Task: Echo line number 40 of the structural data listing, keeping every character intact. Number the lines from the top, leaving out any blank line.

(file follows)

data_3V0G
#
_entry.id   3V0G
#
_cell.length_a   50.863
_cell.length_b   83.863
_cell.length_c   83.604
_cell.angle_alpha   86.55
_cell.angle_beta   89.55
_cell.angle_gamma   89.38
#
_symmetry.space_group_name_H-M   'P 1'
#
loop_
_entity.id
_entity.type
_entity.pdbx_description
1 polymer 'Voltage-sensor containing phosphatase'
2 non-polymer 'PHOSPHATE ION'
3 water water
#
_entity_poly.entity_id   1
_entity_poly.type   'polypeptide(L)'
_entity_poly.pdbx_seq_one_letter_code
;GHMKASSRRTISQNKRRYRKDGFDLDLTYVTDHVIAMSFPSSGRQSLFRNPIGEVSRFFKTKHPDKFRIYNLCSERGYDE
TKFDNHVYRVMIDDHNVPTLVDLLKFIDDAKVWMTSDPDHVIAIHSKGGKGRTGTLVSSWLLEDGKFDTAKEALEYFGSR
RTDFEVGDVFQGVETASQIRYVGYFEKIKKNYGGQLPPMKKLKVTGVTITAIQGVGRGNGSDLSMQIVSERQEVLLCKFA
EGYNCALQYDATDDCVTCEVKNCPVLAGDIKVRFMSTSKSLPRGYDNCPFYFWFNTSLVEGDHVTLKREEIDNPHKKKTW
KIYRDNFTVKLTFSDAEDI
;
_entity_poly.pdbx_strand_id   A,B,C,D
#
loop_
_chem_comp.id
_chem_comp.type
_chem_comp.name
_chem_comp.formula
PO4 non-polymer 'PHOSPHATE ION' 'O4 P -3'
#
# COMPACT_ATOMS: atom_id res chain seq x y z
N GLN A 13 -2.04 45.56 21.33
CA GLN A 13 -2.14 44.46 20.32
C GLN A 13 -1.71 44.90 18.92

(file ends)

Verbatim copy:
# COMPACT_ATOMS: atom_id res chain seq x y z